Achieving AWS Compliance: Considerations for IT and Cloud Security Teams

Achieving AWS Compliance: Considerations for IT and Cloud Security Teams

Most every IT organization has wrestled with achieving regulatory compliance, meeting auditors requirements, and reporting to management and other stakeholders. Moving workloads to the cloud introduces new wrinkles to an already thorny set of problems.

For organizations moving to the Amazon cloud, it’s critical that they understand their new and changing issues and responsibilities associated with AWS compliance and AWS Security. This article highlights key concerns and considerations to help practitioners focus their time and effort.

While compliance standards and required controls vary, there are common themes.  We will focus on the general, and where appropriate use examples from specific standards. Many people ask about achieving AWS PCI compliance, so we’ll draw from this standard in particular.

The biggest takeaway is this:  Moving to AWS, or any public cloud provider, requires a shift in mindset. A big part of this is fully understanding what Amazon AWS does and doesn’t do with regard to compliance and security.

The Good News: Amazon Carries Some of the Burden for AWS Compliance

The good news is that Amazon takes responsibility for many cloud compliance controls.  When you host your applications on-premise, you are responsible for controls related to physical security.   In the cloud, Amazon handles all of this. They ensure that physical hardware and datacenters are safe, secure, and compliant. This helps meet compliance requirements for business continuity and disaster recovery.

At the software layer, Amazon protects compute, database, and storage and networking. They also provide configuration options and monitoring facilities for their customers to meet their AWS compliance requirements.

AWS Configuration Matters — Tremendously

All good so far.  But this where things start to get hairy and the responsibility shifts to you, the customer. Just because Amazon provides a configuring facility, does not mean that your infrastructure will be properly configured to meet your AWS compliance requirements.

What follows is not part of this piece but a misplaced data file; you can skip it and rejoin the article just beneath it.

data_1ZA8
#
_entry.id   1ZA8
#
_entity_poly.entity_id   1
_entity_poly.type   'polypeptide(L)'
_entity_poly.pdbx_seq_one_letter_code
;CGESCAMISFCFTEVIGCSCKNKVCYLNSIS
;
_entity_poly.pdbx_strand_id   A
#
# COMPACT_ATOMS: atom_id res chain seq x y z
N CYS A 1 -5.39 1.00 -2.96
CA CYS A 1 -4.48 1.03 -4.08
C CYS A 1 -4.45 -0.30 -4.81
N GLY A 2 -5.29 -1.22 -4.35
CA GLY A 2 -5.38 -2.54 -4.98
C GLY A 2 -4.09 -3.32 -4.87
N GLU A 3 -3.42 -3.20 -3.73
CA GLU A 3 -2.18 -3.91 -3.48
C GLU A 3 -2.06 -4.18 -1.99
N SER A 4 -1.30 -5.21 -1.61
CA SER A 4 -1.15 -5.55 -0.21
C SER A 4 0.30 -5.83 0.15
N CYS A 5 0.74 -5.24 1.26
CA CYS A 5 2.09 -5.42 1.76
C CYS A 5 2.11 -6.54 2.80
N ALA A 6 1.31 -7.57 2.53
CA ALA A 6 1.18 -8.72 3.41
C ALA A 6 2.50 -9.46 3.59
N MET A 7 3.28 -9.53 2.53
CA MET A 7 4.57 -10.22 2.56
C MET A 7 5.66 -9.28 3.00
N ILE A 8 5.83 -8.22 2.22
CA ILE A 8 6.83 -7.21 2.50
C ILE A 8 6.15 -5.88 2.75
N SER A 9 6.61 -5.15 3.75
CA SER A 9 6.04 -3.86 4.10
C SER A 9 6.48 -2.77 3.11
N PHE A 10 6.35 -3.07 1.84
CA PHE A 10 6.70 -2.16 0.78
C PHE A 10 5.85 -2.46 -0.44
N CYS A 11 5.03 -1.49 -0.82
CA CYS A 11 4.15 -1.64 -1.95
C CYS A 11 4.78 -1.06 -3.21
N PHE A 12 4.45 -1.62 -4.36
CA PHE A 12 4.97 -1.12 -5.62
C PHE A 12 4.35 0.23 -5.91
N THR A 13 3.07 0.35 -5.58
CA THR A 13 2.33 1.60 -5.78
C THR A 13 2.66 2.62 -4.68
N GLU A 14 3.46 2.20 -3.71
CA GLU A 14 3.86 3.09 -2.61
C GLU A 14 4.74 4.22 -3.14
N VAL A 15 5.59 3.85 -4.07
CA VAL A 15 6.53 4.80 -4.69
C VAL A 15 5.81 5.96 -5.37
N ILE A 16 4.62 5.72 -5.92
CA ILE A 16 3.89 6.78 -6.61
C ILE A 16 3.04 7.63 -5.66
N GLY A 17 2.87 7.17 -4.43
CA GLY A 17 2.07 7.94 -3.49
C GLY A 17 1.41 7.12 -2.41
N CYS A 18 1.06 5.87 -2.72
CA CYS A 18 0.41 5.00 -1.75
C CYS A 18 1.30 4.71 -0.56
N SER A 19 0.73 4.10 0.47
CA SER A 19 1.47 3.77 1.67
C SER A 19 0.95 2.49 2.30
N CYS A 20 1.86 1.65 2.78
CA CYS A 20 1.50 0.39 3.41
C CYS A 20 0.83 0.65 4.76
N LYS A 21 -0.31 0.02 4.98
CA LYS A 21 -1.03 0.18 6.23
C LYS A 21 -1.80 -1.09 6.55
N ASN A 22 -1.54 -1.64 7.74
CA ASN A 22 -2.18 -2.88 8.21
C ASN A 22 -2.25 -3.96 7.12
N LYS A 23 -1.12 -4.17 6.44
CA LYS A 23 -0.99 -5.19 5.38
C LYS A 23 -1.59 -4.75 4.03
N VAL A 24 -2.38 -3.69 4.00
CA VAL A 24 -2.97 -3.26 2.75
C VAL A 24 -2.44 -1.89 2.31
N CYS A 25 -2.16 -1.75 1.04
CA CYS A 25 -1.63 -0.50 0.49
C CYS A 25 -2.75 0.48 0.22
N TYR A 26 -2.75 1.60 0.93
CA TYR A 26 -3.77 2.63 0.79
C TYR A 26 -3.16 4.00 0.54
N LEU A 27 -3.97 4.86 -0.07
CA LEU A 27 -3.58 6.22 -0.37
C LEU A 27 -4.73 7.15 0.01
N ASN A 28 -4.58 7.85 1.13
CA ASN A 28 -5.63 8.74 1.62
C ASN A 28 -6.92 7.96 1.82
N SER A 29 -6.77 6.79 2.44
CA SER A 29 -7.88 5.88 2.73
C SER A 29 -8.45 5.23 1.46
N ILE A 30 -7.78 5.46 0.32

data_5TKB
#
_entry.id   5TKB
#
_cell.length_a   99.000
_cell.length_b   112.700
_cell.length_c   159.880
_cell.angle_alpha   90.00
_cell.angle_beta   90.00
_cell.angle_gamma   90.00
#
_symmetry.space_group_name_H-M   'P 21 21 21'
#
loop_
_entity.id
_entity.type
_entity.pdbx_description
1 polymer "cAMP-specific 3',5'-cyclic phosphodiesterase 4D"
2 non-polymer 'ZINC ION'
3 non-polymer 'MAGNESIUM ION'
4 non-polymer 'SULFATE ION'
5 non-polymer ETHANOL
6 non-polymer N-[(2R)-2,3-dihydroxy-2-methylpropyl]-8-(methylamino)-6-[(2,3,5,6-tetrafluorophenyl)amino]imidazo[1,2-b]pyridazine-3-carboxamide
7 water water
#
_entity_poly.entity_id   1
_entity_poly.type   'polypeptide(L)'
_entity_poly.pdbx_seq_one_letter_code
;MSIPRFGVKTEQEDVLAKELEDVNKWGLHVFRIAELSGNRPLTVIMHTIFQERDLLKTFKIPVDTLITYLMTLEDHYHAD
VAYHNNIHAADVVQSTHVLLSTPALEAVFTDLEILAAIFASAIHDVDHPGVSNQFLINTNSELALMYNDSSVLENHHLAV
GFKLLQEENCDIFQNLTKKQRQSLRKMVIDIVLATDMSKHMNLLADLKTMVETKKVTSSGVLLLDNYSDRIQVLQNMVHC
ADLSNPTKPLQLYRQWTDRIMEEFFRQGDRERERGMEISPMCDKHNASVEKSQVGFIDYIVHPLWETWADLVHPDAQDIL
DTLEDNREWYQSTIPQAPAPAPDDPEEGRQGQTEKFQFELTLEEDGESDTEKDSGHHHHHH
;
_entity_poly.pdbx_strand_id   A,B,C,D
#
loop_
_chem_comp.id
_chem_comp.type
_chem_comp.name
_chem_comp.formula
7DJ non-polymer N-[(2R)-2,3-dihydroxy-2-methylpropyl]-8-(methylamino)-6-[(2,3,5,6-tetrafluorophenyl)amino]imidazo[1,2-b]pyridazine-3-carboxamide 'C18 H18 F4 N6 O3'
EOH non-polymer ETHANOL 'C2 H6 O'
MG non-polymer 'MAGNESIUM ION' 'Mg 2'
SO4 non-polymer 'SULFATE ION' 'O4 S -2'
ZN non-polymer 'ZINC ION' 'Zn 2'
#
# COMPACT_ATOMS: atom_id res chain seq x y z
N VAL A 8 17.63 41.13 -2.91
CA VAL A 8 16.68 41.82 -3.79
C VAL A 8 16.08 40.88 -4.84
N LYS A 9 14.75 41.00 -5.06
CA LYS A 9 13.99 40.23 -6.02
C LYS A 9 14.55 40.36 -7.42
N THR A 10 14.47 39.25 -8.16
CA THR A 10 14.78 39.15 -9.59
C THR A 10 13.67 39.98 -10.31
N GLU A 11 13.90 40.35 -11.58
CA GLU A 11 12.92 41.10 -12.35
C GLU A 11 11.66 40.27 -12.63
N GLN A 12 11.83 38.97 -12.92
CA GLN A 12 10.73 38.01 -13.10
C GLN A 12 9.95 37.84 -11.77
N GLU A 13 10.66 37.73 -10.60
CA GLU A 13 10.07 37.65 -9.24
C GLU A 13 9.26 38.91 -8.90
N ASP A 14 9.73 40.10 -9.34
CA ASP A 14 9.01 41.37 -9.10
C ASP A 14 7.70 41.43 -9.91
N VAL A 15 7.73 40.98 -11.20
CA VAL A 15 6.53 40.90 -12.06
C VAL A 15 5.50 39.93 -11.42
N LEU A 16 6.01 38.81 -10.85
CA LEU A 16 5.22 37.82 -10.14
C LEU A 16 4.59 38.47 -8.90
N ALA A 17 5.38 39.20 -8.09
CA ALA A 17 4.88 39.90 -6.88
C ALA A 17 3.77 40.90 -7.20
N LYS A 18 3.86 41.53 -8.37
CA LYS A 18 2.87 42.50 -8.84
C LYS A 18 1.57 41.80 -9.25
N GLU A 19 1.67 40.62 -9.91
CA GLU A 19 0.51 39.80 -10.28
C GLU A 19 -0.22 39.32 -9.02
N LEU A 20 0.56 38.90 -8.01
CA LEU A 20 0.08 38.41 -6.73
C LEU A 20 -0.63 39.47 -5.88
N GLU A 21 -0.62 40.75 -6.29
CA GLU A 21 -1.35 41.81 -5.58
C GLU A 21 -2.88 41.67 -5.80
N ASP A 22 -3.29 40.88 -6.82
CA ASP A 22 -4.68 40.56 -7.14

The most classic example of this relates to sensitive data stored in public S3 buckets. Amazon makes it very easy to share information with outside, which contributes to business agility and streamlines interactions between organizations. It also leads to real risk of data loss and compliance violations.

While S3 buckets can easily be locked down, there are numerous examples of misconfiguration which led to massive data loss.  Look no further than Booz Allen to see how devastating this can be.   In this instance of PCI-DSS, primary account numbers or other PII could easily be exposed given a simple misconfiguration.

S3 bucket misconfiguration is just one configuration vulnerability.   There are myriad of other ways to misconfigure infrastructure and APIs that can lead to both cloud security and compliance risks.    And infrastructure configuration is just one part of your responsibility for AWS compliance and AWS security.


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The Cloud is a Bazaar, Not a Walled Garden

When considering AWS compliance and AWS security, it’s important to realize that the cloud is more like a bazaar than a walled garden.  Like a merchant in a bazaar, enterprises in the cloud share common outer controls (Amazon infrastructure) but have full responsibility for protecting their individual stalls (your application or workload).